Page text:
What’s the best bag for street photography?

Wow . . . that’s one big question. I have tested, reviewed and used just about every bag known to man and have never managed to find the best bag for street photography. Billingham, Domke, Lowepro, Crumpler, Thinktank, Fogg, Tenba, Ona – you name it, I’ve used it.

Some have been far from the mark, others have come close – but never ‘just right’. They have been to heavy, too small, too rigid, too big, too bright, too uncomfortable, poorly designed, too flashy or just plain ‘wrong’. And most look like a photographer’s bag; I like my bag to be stylish but discrete and understated – I don’t want it to say ‘look at me, I’ve carrying two grand’s worth of camera gear’.

Photographers’ bags have always polarised opinion. Most of us struggle to find the perfect bag and I reckon that for most photographers the bag is the most frequently changed piece of kit. Everyone has their own views about what constitutes the perfect bag and personally I’ve never found one that truly meets my needs.

But then something happened. Peak Design came along, via Kickstarter and with a breath of fresh air. Before you read any further just watch this short video.

So, what do I want my bag to do? I actually need different bags for different days. If I’m running workshops I’ll carry extra gear – maybe an extra body and a couple of lenses as well as course materials, an iPad, maybe a couple of copies of my book – and lots of other small pieces of gear. So I’ll probably take the Peak Design Everyday Messenger out with me which holds just about everything I need. If I’m traveling – maybe running an overseas workshop – I may need to carry more gear including a laptop, travel tripod, external hard drive, maps, food, drink and loads more. When I need this sort of capacity I’ll take the Everyday Backpack with me. Conversely, if I’m walking the streets of London on my own for a day I’ll probably travel light with a minimum of kit – just my X Pro 2, a handful of batteries, memory cards and the usual bits & pieces; in this case the Everyday Sling is just about perfect. In fact the Sling is my ‘go to’ bag for street photography. It’s light, discrete, stylish, capacious and very, very comfortable.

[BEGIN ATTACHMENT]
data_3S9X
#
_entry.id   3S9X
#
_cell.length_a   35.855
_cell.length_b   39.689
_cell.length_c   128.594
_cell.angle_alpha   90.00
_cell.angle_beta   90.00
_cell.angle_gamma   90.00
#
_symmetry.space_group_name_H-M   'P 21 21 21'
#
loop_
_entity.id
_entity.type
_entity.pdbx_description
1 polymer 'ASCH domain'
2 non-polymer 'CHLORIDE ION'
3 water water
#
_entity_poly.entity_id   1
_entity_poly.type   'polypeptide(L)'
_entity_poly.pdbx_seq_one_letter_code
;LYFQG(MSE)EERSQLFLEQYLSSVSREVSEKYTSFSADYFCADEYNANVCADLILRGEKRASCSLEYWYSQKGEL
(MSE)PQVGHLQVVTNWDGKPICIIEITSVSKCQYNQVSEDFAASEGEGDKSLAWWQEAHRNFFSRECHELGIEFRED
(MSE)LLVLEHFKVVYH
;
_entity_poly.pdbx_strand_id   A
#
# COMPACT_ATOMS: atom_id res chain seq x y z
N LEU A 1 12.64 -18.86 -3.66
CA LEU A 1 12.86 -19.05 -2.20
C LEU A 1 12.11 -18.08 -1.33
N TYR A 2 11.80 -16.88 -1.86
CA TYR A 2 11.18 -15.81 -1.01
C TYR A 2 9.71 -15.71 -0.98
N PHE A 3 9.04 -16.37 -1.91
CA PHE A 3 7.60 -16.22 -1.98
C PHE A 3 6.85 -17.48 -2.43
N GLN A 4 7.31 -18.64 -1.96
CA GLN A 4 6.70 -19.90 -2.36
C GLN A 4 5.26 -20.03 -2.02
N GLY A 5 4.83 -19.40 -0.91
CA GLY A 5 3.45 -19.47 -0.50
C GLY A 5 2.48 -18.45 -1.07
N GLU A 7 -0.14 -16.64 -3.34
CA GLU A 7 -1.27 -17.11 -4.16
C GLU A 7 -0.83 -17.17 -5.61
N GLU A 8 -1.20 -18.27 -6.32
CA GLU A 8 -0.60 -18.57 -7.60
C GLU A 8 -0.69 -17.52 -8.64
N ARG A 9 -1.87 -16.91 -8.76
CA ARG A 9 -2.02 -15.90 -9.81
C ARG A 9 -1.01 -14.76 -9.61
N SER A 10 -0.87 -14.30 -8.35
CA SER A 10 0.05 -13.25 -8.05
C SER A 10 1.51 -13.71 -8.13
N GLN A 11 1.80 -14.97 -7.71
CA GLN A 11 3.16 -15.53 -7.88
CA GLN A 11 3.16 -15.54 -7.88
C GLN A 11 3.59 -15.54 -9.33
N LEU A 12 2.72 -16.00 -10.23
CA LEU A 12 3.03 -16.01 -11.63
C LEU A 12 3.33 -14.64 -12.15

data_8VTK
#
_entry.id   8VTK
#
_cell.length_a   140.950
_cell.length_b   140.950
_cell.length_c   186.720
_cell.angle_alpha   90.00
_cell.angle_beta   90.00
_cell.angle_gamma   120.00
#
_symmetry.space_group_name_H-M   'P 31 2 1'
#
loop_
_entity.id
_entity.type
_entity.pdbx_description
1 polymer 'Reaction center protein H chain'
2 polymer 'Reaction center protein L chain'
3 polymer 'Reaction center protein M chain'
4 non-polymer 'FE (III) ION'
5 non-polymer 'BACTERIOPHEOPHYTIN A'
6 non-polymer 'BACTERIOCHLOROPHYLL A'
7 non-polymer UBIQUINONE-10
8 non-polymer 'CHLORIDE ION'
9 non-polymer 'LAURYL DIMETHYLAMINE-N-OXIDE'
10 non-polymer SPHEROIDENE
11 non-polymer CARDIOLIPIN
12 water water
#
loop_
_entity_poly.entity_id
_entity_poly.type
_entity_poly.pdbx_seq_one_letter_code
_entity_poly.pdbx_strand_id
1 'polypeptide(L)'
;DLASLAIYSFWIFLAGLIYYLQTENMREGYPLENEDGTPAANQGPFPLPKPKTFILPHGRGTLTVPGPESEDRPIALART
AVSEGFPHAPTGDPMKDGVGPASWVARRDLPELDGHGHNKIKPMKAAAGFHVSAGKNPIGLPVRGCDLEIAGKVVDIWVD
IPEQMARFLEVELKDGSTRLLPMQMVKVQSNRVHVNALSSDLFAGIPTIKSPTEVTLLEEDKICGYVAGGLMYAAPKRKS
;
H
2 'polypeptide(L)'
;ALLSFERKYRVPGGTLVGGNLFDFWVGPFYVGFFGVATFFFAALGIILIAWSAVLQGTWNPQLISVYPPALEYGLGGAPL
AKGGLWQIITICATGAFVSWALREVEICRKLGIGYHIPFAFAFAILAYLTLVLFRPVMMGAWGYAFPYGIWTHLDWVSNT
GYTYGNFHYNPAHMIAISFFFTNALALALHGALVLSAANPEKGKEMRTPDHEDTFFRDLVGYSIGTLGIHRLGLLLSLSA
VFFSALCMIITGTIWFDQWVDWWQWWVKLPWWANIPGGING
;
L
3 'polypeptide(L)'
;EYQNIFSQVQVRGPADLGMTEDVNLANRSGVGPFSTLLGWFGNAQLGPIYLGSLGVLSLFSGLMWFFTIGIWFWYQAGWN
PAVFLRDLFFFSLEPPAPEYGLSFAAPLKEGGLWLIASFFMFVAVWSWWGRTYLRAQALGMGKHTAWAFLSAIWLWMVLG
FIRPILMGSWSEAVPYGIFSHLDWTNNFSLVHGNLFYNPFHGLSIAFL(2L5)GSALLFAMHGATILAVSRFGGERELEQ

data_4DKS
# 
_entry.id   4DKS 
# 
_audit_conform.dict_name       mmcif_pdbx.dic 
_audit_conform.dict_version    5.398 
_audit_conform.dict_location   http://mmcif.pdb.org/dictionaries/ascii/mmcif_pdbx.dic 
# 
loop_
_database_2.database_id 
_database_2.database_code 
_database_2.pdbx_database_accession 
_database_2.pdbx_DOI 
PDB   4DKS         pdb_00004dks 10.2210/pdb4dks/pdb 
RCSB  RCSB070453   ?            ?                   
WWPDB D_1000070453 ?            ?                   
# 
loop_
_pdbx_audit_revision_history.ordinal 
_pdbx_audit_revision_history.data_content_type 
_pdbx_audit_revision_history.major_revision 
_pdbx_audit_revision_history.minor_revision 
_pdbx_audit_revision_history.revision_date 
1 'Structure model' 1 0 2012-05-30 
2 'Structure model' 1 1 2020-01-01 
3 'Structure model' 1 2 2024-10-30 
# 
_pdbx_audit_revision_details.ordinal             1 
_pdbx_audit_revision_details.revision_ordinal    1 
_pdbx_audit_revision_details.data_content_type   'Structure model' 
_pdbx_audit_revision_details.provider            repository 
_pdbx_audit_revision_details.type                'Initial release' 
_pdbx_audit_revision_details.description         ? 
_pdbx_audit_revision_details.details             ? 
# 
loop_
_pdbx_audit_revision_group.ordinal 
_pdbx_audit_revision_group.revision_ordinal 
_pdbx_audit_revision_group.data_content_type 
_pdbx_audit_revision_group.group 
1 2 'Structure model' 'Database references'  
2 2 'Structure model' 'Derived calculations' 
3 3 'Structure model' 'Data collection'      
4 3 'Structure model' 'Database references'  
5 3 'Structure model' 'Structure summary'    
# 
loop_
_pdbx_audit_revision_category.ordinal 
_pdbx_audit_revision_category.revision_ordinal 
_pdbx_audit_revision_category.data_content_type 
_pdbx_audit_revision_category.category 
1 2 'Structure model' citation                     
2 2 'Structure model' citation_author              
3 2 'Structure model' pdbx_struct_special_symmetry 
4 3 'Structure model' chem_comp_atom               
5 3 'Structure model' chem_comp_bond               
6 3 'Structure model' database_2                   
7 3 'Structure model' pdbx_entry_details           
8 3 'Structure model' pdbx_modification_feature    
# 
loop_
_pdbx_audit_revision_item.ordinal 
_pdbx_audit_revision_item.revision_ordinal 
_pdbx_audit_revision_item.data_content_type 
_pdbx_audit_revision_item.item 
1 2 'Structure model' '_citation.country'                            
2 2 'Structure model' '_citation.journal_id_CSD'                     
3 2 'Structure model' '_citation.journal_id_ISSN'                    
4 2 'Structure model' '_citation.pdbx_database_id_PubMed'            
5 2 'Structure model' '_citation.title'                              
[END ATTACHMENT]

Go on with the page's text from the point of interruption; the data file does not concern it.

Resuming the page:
And it’s the comfort which drew me to these bags. If you’re a street photographer you’ll know how tiring it can be pounding the streets for hours on end. Any bag which isn’t a good fit quickly becomes a liability and it’s this ‘fit’ where Peak Design bags really score highly. But it’s not just the comfort – it’s the cleverness of the design. These guys have thought very hard about what photographers want and need from a bag – they’ve listened to us – really listened.

I like these bags so much I’ve become an ambassador for Peak Design and I can get great deals on their gear for my workshop students. Take a look at the Peak Design website and look at the bags, straps and other cool goodies. For me, this stuff has been a game changer.

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